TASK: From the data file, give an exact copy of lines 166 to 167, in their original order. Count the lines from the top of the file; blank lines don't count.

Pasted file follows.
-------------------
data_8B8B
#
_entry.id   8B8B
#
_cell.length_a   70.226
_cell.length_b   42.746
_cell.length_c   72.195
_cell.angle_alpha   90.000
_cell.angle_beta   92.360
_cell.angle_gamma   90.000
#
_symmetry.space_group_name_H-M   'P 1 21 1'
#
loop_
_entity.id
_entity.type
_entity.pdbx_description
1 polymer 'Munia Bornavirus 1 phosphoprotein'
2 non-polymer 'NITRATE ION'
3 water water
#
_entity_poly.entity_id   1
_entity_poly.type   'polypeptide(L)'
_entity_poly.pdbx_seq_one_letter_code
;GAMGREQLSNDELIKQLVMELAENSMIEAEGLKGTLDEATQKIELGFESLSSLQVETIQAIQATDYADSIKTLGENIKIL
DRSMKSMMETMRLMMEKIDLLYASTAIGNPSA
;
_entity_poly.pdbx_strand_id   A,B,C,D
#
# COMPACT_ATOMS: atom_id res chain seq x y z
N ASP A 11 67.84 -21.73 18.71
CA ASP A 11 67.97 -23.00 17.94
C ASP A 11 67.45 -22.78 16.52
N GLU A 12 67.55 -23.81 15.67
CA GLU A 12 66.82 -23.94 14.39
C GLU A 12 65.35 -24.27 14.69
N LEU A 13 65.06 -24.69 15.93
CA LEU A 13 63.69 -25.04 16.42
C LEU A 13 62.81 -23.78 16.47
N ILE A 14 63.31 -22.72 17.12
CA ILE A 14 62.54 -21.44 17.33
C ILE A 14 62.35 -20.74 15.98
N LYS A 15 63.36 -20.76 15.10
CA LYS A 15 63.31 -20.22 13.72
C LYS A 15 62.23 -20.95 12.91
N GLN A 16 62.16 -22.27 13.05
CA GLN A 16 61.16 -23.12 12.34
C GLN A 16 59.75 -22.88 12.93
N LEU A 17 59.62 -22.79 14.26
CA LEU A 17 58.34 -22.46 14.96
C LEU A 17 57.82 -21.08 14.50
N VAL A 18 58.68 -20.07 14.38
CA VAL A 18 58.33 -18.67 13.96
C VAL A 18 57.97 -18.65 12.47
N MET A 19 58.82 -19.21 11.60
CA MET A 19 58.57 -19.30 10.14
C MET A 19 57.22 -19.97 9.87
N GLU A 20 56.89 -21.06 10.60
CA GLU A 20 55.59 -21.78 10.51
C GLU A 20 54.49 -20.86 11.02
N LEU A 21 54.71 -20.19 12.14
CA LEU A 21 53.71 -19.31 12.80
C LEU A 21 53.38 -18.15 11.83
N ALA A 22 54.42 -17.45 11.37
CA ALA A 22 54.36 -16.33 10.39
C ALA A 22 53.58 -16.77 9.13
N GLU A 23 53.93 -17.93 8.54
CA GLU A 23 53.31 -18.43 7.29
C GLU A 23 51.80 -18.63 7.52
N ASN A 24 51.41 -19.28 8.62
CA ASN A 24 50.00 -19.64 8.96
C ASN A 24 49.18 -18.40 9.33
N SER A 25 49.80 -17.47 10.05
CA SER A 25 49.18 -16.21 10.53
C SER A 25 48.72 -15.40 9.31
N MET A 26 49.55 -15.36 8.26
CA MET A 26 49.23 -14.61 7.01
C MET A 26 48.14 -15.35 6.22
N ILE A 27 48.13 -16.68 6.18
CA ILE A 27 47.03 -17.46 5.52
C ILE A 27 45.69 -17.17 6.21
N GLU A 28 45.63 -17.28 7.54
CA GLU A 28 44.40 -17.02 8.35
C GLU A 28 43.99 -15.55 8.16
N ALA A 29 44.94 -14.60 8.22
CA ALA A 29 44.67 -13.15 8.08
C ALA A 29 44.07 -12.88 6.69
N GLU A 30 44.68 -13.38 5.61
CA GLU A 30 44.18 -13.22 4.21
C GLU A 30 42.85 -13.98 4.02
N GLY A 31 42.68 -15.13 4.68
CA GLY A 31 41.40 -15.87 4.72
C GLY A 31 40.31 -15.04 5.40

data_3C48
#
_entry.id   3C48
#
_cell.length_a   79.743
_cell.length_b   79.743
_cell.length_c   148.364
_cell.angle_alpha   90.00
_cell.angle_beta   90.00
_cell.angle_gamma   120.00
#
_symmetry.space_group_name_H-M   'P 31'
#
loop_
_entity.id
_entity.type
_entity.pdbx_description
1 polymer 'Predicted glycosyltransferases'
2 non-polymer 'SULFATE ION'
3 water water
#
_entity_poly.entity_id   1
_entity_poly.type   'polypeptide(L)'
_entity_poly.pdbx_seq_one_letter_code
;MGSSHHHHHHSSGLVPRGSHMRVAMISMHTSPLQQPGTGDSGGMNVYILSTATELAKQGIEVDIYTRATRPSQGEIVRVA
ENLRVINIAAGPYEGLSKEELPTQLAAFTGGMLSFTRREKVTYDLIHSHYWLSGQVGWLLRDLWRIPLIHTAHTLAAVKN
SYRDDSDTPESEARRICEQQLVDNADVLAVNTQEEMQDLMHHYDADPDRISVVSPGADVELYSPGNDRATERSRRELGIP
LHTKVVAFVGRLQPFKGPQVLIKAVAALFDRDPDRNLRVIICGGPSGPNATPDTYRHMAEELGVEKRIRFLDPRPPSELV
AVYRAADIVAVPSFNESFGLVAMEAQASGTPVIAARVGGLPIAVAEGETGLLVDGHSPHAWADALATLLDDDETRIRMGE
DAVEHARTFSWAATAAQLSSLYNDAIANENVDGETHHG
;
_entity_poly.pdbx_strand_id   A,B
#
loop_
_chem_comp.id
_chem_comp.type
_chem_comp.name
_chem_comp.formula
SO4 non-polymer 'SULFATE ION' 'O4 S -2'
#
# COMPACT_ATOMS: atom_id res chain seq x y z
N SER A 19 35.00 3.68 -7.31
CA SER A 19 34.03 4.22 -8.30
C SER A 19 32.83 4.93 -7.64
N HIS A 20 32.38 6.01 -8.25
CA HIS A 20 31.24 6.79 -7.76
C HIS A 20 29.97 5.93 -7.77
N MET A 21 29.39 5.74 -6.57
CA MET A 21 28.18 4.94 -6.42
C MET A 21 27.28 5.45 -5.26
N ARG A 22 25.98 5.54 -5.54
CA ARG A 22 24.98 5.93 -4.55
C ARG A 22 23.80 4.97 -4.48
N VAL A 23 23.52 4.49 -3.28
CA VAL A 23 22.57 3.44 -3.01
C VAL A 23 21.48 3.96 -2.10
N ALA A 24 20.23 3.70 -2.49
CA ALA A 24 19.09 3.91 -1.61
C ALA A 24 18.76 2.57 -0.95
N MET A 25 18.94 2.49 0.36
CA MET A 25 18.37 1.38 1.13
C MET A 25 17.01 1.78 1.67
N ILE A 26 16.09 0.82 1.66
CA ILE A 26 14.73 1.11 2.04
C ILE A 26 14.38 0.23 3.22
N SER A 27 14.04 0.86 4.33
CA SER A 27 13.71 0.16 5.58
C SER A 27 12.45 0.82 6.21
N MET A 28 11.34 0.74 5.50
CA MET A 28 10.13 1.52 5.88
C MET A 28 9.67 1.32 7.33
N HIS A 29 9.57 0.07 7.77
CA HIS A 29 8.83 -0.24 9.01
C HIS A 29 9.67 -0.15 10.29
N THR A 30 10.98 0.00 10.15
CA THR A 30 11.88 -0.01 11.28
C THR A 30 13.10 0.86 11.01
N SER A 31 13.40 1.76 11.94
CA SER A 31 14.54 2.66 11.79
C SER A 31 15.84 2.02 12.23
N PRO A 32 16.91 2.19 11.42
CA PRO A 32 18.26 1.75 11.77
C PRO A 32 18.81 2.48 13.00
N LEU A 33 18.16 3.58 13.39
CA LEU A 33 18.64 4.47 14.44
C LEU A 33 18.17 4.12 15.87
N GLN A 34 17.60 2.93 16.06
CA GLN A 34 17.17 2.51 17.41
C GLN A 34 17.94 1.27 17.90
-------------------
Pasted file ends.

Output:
CA HIS A 29 8.83 -0.24 9.01
C HIS A 29 9.67 -0.15 10.29